Esomeprazole, Not Rosuvastatin, Affects Clopidogrel Post-PCI

PPI and statin effects on clopidogrel probed in SPICE

Shelley Wood

October 27, 2011

October 27, 2011 (Vancouver, British Columbia) — The proton-pump inhibitor (PPI) esomeprazole (Nexium, AstraZeneca) is "at least as bad" as omeprazole in reducing the antiplatelet effects of clopidogrel (Plavix, Sanofi-Aventis/Bristol-Myers Squibb), a new randomized trial shows. In a secondary analysis, investigators for the Statins and Proton-Pump Inhibitors on Clopidogrel Antiplatelet Effects (SPICE) trial found no differences in clopidogrel effects of rosuvastatin (Crestor, AstraZeneca) and atorvastatin (Lipitor, Pfizer).

Dr Jean-Pierre Déry (Laval University, Quebec, QC) presented the SPICE results yesterday during the late-breaking clinical-trials session at the Canadian Cardiovascular Congress 2011.

Déry noted that previous trials have yielded conflicting results regarding both statins and PPIs and their effects on the antiplatelet activity of clopidogrel. Moreover, no previous randomized trials have addressed the impact of either rosuvastatin or esomeprazole, and there is very little data addressing whether CYP2C19*2 polymorphism status has an impact on the interaction of these two classes of drug and clopidogrel.

Adding SPICE

SPICE enrolled 350 post-PCI patients discharged on clopidogrel and excluded patients who were intolerant to the study drugs or who had an absolute need for a PPI. In the initial randomization, post-PCI patients were prescribed either rosuvastatin 20 mg or atorvastatin 80 mg, their CYP2C19*2 status was measured, and they were given clopidogrel but not a PPI. At 30 days, platelet-function tests were performed using both light transmittance aggregometry to test maximal platelet aggregation (MPA) and vasodilator stimulated phosphoprotein (VASP) testing to measure platelet-reactivity index (PRI). High platelet reactivity was defined as an MPA > 46% and a PRI > 50%.

At the 30-day mark, the 302 patients who'd remained in the study were further randomized to one of four gastroprotection agents: esomeprazole, pantoprazole, omeprazole, or ranitidine. Platelet-function testing was then repeated at 60 days, although only 277 remained in the study at the 60-day mark.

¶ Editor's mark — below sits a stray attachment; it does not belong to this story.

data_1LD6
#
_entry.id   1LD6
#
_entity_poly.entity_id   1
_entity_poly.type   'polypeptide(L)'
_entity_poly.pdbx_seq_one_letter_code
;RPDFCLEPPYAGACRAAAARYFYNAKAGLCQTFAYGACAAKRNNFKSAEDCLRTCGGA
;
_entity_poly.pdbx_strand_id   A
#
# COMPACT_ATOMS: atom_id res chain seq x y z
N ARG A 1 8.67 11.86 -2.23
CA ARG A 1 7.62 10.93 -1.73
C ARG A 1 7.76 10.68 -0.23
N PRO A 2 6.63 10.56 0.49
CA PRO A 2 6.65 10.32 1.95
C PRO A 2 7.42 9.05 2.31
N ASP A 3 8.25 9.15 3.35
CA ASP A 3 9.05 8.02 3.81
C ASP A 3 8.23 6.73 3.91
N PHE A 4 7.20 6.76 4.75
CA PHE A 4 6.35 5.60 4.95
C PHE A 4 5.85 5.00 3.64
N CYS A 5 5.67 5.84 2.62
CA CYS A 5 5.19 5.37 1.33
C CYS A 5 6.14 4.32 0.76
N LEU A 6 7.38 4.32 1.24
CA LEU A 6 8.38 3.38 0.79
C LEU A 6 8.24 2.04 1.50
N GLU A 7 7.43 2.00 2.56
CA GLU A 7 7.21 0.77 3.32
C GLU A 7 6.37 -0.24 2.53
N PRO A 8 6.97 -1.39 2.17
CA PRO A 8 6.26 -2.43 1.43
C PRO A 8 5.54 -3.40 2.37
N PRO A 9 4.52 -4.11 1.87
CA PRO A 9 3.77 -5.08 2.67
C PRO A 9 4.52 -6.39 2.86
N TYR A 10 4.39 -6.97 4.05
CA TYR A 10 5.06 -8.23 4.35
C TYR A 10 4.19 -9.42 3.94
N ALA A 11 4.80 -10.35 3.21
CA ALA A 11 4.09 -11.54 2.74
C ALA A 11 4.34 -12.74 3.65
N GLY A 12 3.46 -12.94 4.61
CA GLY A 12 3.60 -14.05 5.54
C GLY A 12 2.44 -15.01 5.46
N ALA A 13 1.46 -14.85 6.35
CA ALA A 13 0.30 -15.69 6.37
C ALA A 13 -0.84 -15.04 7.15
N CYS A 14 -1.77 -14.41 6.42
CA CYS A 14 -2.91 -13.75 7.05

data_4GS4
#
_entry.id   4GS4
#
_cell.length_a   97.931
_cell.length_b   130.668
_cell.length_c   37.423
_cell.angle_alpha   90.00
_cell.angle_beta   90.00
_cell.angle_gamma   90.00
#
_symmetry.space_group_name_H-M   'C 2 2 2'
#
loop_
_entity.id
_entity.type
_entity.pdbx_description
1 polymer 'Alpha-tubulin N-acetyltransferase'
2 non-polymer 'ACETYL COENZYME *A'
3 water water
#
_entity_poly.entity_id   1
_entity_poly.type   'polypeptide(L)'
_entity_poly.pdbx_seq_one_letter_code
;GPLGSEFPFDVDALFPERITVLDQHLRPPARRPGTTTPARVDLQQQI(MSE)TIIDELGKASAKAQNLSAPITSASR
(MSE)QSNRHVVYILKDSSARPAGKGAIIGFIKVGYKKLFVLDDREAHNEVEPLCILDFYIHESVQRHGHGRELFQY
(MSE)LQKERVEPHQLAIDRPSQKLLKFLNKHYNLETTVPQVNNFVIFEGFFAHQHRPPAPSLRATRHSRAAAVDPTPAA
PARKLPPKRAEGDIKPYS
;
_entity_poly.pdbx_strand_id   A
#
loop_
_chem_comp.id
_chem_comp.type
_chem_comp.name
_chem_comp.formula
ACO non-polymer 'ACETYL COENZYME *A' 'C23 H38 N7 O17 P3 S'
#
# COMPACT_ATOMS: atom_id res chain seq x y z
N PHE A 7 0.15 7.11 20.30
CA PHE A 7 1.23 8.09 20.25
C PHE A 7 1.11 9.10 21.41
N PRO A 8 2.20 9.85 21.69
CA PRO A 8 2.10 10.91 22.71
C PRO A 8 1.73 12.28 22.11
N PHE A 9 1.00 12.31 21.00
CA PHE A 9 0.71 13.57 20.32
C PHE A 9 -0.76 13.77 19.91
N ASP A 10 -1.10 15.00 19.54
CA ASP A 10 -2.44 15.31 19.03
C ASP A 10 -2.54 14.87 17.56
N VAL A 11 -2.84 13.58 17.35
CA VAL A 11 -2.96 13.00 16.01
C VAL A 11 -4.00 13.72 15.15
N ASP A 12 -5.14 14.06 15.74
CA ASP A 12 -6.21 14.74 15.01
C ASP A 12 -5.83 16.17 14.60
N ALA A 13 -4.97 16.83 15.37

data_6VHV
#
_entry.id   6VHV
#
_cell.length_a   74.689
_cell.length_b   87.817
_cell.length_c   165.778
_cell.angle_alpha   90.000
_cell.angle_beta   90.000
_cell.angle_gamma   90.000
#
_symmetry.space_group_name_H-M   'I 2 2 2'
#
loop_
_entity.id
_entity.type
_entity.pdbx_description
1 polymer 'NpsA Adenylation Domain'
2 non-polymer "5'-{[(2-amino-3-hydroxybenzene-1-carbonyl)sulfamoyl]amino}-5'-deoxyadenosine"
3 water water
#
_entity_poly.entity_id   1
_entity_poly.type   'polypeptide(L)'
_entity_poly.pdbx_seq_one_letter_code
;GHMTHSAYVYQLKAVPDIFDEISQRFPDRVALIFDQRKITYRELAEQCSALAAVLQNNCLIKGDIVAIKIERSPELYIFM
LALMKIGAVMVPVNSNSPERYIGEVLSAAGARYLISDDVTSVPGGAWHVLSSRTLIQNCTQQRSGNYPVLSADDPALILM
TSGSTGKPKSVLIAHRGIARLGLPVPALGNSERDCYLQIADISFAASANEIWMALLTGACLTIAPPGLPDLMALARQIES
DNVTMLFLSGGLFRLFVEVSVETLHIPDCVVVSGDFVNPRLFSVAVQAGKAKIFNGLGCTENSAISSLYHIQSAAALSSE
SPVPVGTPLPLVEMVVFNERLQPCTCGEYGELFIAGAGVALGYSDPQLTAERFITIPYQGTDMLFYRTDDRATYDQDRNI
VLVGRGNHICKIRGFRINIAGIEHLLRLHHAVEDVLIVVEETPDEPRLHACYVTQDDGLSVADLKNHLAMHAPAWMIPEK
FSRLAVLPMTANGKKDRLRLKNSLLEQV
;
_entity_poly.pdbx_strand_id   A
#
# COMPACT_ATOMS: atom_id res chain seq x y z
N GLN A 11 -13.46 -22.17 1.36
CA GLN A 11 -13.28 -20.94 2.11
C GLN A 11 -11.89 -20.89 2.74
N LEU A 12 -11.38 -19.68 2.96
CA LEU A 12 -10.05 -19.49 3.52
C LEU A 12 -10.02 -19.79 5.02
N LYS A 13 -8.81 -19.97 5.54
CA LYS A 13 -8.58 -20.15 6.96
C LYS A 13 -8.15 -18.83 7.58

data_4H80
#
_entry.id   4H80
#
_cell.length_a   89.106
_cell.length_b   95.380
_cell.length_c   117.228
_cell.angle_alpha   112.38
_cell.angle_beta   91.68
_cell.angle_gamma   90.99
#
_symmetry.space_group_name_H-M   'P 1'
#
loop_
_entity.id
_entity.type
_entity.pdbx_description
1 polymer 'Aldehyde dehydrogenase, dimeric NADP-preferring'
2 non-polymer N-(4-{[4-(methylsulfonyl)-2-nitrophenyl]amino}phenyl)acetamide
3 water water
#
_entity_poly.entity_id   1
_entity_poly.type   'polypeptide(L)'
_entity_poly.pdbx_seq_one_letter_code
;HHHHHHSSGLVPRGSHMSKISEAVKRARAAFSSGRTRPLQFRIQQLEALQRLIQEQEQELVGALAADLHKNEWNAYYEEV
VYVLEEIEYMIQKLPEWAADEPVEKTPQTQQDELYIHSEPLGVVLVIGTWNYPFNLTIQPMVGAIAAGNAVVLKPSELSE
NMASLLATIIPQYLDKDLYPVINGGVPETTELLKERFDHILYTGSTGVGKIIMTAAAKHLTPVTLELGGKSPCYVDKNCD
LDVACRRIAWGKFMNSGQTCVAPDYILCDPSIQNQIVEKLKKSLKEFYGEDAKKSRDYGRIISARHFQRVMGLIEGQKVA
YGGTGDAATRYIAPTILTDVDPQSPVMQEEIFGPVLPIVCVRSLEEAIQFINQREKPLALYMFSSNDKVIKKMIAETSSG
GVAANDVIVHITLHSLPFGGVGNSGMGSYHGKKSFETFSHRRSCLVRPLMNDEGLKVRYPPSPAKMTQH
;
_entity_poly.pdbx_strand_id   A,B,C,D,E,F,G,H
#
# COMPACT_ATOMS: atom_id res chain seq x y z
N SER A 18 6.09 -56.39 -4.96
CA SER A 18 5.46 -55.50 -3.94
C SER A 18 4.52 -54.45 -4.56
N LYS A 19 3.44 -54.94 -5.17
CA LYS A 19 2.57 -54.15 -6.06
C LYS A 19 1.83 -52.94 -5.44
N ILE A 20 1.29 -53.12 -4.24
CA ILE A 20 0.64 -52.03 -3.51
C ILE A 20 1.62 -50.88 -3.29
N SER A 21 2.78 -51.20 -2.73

For the statin analysis, there were no differences in the effects of rosuvastatin and atorvastatin on antiplatelet effects at 30 days.

For the PPI analysis, there was no difference in mean change in platelet reactivity with pantoprazole as compared with ranitidine — an H2 antagonist. Esomeprazole, however, had the largest effect on platelet reactivity as measured by both MPA and PRI, with more than 35% of patients taking esomeprazole demonstrating a greater than 10% change in platelet activity by MPA, a proportion that rose to more than 50% by PRI. Omeprazole, by comparison, showed increases in mean change in platelet reactivity by PRI only, with nonsignificant increases seen on MPA.

In multivariate analyses, esomeprazole and high platelet reactivity prior to PPI therapy were the only factors independently associated with a change in MPA of greater than 10%. These two factors, as well as omeprazole use, were independently associated with a change greater than 10% when the PRI was used. PRI is a more specific marker of platelet reactivity, Déry pointed out.

Of note, an analysis of CYP2C19*2 status suggested that neither PPIs nor statins had different effects on platelet function in carriers of this polymorphism.

Not all things being equal

To heartwire, Déry explained that earlier reports have suggested that atorvastatin may have a negative impact on clopidogrel effects because of an interaction with 34A cytochromes. "Our study suggests that atorvastatin has similar effects as rosuvastatin, which is not metabolized by CYP 3A4. This is the first study comparing these two statins for clopidogrel effects."

Asked by one of the session moderators, Dr John Mancini (St Paul's Hospital, Vancouver, BC), whether the SPICE results suggest that the two statins are "equally bad or equally good," Déry replied that while both statins appeared to reduce antiplatelet activity, that effect was "very small."

While SPICE was still ongoing, Déry observed, a PROVE-IT analysis came out suggesting that "Lipitor is pretty safe, and now we show here that Crestor is probably just as safe."

As for the PPI findings, Déry emphasized that SPICE is the first randomized and adequately powered study to examine the interaction of esomeprazole and clopidogrel. It turns out "esomeprazole is at least as bad as or even worse than omeprazole in reducing the antiplatelet effect of clopidogrel," Déry told heartwire. In his practice, he says, he uses either atorvastatin or rosuvastatin, but for a PPI, he uses pantoprazole.

Asked about the high number of dropouts in the study, Déry acknowledged it was "very difficult to conduct an open-label trial at this time." Not only were an increasing number of studies raising questions about the platelet effects of statins and PPIs during the time of study enrollment, but the FDA also issued its warning about PPI use. "We were receiving all these calls from pharmacists saying, are you sure you want to put this guy on Losec [omeprazole]?" Only after the COGENT study results came out, showing no adverse effects of concomitant PPI use, was it "easier" to keep people in the study as designed, he said.


Comments on Medscape are moderated and should be professional in tone and on topic. You must declare any conflicts of interest related to your comments and responses. Please see our Commenting Guide for further information. We reserve the right to remove posts at our sole discretion.